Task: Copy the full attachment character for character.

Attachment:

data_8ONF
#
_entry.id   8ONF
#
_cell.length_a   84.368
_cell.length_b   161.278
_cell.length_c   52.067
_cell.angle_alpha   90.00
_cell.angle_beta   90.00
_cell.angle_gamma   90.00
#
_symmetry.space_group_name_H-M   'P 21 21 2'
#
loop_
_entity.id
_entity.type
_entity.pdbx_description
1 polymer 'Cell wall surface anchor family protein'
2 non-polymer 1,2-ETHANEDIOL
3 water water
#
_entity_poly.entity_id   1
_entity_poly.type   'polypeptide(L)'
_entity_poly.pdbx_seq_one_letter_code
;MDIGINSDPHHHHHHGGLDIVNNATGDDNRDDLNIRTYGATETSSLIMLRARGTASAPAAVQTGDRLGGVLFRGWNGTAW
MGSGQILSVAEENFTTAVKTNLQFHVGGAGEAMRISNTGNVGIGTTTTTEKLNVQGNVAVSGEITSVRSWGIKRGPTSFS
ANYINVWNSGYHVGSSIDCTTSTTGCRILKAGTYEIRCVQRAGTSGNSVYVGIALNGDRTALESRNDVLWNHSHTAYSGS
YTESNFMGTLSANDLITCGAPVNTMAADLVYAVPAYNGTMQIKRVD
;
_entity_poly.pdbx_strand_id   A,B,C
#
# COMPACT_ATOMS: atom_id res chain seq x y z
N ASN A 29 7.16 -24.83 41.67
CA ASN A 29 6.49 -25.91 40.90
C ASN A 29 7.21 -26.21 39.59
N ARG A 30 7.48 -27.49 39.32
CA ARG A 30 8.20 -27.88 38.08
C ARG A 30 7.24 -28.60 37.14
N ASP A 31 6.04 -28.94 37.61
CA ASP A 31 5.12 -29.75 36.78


data_8ONF
#
_entry.id   8ONF
#
_cell.length_a   84.368
_cell.length_b   161.278
_cell.length_c   52.067
_cell.angle_alpha   90.00
_cell.angle_beta   90.00
_cell.angle_gamma   90.00
#
_symmetry.space_group_name_H-M   'P 21 21 2'
#
loop_
_entity.id
_entity.type
_entity.pdbx_description
1 polymer 'Cell wall surface anchor family protein'
2 non-polymer 1,2-ETHANEDIOL
3 water water
#
_entity_poly.entity_id   1
_entity_poly.type   'polypeptide(L)'
_entity_poly.pdbx_seq_one_letter_code
;MDIGINSDPHHHHHHGGLDIVNNATGDDNRDDLNIRTYGATETSSLIMLRARGTASAPAAVQTGDRLGGVLFRGWNGTAW
MGSGQILSVAEENFTTAVKTNLQFHVGGAGEAMRISNTGNVGIGTTTTTEKLNVQGNVAVSGEITSVRSWGIKRGPTSFS
ANYINVWNSGYHVGSSIDCTTSTTGCRILKAGTYEIRCVQRAGTSGNSVYVGIALNGDRTALESRNDVLWNHSHTAYSGS
YTESNFMGTLSANDLITCGAPVNTMAADLVYAVPAYNGTMQIKRVD
;
_entity_poly.pdbx_strand_id   A,B,C
#
# COMPACT_ATOMS: atom_id res chain seq x y z
N ASN A 29 7.16 -24.83 41.67
CA ASN A 29 6.49 -25.91 40.90
C ASN A 29 7.21 -26.21 39.59
N ARG A 30 7.48 -27.49 39.32
CA ARG A 30 8.20 -27.88 38.08
C ARG A 30 7.24 -28.60 37.14
N ASP A 31 6.04 -28.94 37.61
CA ASP A 31 5.12 -29.75 36.78